The association between the presence of TMPRSS2:ERG fusion and SPINK1 expression was also examined. SPINK1 expression was seen in 12 of 110 (11%) TMPRSS2:ERG fusion–negative samples and in 7 of 60 (12%) TMPRSS2:ERG fusion–positive cases. There was no significant correlation between TMPRSS2:ERG fusion status and SPINK1 expression (P = 1.000; Table 3).
The frequency of TMPRSS2:ERG fusion in the prostate needle biopsy specimens was 34%, which is about the same as we have previously found in both prostatectomy-treated and castration-resistant prostate cancers (10). The TMPRSS2:ERG rearrangement was not associated with T stage, M stage, or diagnostic PSA. Although the frequency of the fusion seemed to be higher in high–Gleason score tumors, the association was not statistically significant. The findings are in concordance with our previous data in prostatectomy-treated patients (10). However, unlike in the prostatectomy-treated patients, we did find an association between the fusion and high proliferation rate as defined by Ki-67 staining. This may suggest that in more advanced tumors TMPRSS2:ERG fusion is affecting cell proliferation, whereas that is not the case in early cancer.
There was no association between TMPRSS2:ERG fusion and progression-free survival. Previous studies have analyzed the association of the fusion with prognosis in prostatectomy-treated or watchful waiting materials. The outcome in these studies has been variable. Some have indicated that the fusion is associated with poor prognosis (6, 16–18) and some with good prognosis (10, 19), whereas others have not found any association (9, 20, 21). Some studies have suggested that fusion due to deletion, not by translocation, as well as gain of the fusion gene is associated with aggressive phenotype of the disease (18, 21, 22). Here, we did not find any association between prognosis and different forms of the fusion. Although the follow-up time was relatively long (median, 5 y) in our material, we were not able to study the association of the fusion with prostate cancer–specific survival. The number of prostate cancer deaths was too low. Thus, larger materials should be studied. However, because the progression-free time has been shown to predict survival, one may assume that the fusion is not associated with survival either. Recently, Boormans et al. (23) showed that the presence of TMPRSS2:ERG fusion transcript does not predict response to endocrine therapy in node-positive hormone-naïve prostate cancer. Our data confirm this finding in a larger patient cohort.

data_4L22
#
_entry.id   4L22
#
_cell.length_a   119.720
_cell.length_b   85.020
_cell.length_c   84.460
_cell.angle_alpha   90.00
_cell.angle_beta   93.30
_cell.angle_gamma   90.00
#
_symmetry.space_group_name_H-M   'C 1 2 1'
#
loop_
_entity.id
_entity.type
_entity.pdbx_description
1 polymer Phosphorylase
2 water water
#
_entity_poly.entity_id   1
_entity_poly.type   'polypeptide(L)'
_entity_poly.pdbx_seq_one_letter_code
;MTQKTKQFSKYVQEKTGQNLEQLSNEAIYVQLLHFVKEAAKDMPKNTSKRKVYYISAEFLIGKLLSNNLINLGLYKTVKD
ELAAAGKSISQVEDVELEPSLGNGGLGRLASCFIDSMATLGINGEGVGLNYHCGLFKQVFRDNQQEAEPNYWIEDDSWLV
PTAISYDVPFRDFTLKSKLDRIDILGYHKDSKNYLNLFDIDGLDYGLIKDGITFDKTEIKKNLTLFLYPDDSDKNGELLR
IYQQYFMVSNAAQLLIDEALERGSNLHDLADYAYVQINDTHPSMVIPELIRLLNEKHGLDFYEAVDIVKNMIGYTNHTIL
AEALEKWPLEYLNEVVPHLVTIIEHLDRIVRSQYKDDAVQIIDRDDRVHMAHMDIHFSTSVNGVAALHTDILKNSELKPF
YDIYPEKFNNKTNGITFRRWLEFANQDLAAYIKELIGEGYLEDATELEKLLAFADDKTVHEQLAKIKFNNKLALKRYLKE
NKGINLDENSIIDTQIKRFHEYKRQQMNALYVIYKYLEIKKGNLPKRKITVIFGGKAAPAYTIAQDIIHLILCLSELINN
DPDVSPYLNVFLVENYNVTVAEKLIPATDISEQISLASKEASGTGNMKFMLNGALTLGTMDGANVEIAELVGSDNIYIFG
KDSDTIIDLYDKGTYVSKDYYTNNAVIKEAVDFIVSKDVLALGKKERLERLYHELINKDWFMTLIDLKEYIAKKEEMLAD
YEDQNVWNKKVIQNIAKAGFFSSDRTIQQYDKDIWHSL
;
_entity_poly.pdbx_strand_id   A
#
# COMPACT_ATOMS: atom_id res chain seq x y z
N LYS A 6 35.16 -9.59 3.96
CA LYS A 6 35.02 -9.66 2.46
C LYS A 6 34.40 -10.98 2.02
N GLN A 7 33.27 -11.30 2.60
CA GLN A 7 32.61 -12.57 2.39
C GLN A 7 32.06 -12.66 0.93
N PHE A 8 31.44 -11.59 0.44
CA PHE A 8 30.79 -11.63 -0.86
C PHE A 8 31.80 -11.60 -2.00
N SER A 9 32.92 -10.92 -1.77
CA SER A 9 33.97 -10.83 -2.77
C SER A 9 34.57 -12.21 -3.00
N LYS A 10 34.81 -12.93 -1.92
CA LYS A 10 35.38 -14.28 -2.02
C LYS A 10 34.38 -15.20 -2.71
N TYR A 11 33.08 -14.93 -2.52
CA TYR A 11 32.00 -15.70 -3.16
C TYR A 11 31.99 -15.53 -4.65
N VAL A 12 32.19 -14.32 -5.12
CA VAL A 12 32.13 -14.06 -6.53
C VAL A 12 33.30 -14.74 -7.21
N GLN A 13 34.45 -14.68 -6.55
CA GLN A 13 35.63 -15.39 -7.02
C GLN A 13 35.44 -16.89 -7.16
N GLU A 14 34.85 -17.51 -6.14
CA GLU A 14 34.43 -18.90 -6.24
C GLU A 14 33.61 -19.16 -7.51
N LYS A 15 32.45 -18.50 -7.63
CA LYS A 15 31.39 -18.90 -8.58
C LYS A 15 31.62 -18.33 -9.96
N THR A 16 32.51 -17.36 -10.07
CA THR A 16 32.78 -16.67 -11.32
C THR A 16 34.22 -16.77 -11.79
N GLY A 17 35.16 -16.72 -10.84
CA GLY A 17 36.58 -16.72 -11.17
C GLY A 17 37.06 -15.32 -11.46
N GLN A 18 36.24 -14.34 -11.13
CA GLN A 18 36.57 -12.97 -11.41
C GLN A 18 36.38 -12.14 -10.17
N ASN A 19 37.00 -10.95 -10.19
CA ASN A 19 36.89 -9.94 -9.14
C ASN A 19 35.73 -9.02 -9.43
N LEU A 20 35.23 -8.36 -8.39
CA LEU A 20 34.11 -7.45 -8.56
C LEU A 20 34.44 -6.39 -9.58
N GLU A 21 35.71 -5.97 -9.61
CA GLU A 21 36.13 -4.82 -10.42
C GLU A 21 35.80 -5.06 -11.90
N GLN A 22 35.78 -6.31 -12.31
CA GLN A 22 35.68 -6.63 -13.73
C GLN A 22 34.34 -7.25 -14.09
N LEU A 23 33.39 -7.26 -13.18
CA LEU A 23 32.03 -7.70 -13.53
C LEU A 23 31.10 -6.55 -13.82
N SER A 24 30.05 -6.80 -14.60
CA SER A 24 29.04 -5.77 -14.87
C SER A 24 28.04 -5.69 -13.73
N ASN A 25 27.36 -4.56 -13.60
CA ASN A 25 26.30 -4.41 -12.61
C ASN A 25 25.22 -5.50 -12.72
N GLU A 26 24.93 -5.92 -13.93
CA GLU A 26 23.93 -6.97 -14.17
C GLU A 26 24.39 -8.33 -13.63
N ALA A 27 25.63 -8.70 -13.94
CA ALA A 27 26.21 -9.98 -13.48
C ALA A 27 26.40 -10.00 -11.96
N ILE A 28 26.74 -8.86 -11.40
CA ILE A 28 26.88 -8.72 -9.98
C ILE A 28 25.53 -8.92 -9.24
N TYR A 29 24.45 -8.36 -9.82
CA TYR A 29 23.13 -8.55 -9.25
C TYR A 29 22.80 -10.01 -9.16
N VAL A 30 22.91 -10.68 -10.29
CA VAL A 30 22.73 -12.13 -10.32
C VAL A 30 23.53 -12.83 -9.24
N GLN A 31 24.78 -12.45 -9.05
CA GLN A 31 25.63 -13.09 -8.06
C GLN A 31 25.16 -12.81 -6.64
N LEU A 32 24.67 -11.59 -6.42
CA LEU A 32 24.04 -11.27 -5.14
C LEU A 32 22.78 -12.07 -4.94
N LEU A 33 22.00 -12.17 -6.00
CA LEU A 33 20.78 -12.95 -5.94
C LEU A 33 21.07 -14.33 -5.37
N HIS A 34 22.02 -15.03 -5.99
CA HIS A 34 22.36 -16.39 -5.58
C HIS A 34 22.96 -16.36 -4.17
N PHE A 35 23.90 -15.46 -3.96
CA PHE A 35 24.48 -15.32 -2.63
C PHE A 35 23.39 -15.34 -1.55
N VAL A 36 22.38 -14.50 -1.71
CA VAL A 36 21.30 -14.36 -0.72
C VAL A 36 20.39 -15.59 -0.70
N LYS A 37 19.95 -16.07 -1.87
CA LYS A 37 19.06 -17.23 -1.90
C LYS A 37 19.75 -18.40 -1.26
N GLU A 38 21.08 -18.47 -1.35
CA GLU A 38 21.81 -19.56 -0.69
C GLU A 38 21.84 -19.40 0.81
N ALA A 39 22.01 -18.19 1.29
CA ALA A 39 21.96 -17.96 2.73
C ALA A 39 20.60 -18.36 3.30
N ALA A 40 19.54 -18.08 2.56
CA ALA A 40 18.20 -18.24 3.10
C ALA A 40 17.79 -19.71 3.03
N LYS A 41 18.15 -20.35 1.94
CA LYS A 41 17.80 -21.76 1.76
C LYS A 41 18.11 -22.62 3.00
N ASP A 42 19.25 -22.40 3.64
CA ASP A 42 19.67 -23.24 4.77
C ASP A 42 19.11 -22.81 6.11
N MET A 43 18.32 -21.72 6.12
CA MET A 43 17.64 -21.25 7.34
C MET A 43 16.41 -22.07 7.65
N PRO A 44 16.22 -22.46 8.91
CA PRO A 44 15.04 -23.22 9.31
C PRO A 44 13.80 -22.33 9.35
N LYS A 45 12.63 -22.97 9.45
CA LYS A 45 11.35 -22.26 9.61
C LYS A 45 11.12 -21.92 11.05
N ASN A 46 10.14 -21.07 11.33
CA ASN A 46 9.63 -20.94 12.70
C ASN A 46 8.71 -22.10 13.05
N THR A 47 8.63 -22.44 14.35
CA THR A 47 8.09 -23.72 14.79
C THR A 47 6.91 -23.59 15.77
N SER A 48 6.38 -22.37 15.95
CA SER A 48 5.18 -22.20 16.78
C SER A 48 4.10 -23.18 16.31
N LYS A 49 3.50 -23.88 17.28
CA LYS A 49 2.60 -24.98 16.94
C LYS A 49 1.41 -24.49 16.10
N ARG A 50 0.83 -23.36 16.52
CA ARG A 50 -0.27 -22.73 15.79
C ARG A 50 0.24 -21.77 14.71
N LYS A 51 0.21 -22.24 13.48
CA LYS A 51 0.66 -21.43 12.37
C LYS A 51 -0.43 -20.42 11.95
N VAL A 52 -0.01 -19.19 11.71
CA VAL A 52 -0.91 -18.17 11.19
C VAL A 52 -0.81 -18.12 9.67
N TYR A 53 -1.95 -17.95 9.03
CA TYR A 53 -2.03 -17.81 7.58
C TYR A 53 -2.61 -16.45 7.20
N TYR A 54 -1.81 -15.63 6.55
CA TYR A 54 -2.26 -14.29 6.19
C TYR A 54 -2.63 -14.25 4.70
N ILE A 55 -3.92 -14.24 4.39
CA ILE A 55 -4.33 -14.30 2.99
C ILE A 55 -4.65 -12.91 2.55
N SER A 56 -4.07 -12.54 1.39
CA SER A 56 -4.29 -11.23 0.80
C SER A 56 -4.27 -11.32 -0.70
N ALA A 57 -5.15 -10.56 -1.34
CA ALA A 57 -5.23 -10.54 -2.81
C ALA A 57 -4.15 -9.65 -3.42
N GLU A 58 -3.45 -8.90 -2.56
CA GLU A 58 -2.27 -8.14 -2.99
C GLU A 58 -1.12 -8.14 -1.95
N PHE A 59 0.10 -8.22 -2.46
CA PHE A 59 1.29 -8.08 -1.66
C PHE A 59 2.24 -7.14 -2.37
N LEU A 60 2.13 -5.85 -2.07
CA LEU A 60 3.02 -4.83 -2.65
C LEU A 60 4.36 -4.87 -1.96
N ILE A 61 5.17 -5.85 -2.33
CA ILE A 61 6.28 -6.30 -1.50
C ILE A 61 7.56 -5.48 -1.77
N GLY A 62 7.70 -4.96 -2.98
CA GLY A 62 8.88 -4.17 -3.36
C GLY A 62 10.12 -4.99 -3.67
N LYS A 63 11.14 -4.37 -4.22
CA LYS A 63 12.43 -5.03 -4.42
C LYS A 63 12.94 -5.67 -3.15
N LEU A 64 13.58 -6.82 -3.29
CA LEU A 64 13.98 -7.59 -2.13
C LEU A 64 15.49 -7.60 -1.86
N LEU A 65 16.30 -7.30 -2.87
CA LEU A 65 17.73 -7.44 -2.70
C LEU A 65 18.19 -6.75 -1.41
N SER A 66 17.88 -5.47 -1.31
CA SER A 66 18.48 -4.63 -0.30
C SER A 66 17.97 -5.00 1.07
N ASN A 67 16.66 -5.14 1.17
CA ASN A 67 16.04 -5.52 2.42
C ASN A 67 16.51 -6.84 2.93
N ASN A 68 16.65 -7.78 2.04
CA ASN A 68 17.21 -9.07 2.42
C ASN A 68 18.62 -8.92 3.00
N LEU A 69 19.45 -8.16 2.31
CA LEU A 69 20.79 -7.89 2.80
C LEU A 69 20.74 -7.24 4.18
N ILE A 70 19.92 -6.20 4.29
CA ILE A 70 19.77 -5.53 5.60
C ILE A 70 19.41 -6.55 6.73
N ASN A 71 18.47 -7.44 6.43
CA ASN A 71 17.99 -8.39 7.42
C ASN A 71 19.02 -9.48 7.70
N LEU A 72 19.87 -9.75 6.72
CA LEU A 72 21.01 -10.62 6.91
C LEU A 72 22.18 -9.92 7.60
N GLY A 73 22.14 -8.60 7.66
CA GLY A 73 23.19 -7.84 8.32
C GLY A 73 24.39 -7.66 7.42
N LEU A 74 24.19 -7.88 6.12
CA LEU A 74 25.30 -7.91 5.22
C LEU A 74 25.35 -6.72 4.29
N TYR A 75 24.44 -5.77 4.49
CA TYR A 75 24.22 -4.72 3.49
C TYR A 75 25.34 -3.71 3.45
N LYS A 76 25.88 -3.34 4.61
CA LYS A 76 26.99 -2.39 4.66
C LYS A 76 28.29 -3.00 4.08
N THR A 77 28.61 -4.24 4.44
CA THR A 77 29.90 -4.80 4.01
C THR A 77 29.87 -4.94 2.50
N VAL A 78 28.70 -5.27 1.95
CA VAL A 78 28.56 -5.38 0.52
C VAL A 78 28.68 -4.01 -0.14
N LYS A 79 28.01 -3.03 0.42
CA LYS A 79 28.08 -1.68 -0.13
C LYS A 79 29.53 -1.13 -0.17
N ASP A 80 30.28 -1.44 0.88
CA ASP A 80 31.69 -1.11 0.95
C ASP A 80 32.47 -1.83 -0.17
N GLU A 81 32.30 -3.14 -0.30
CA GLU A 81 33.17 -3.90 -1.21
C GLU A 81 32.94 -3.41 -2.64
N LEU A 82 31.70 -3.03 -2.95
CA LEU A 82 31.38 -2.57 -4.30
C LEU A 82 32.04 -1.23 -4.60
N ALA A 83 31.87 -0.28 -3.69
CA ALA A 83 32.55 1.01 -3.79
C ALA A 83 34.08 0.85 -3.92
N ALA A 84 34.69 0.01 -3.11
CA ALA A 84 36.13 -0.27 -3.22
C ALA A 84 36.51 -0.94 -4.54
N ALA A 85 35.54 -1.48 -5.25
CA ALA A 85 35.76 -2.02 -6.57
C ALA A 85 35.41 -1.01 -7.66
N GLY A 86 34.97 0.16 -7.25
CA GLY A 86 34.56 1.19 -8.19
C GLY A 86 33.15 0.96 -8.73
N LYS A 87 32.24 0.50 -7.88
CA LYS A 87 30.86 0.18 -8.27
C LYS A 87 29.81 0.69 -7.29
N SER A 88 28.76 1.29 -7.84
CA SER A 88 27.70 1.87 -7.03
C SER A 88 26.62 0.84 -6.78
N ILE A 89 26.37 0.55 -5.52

The frequency of SPINK1-positive cases was 11%, which is about the same as has previously been found in prostatectomized patients (13). SPINK1 expression was not associated with any of the clinicopathologic variables studied. However, the expression was strongly associated with short progression-free survival and, together with high pretreatment PSA and Gleason score, SPINK1 expression was an independent marker of poor prognosis. To confirm the previously published (13) association of SPINK1 and prognosis in prostatectomy-treated patients, we also stained the prostatectomy specimens (n = 180) with the same anti-SPINK1 antibody. SPINK1 expression was not statistically significantly associated with prognosis, although patients with high SPINK1 expression had poorer progression-free survival (Supplementary Fig. S1). The difference was not statistically significant due to the low absolute number of SPINK1-positive cases. With a larger material, the difference would most likely have been significant. Because SPINK1 expression seems to be associated with poor prognosis in both prostatectomy-treated (13) and endocrine-treated patients, it seems to be a general biomarker of aggressive prostate cancer. Whether SPINK1 expression is truly associated with prostate cancer–specific survival remains to be confirmed.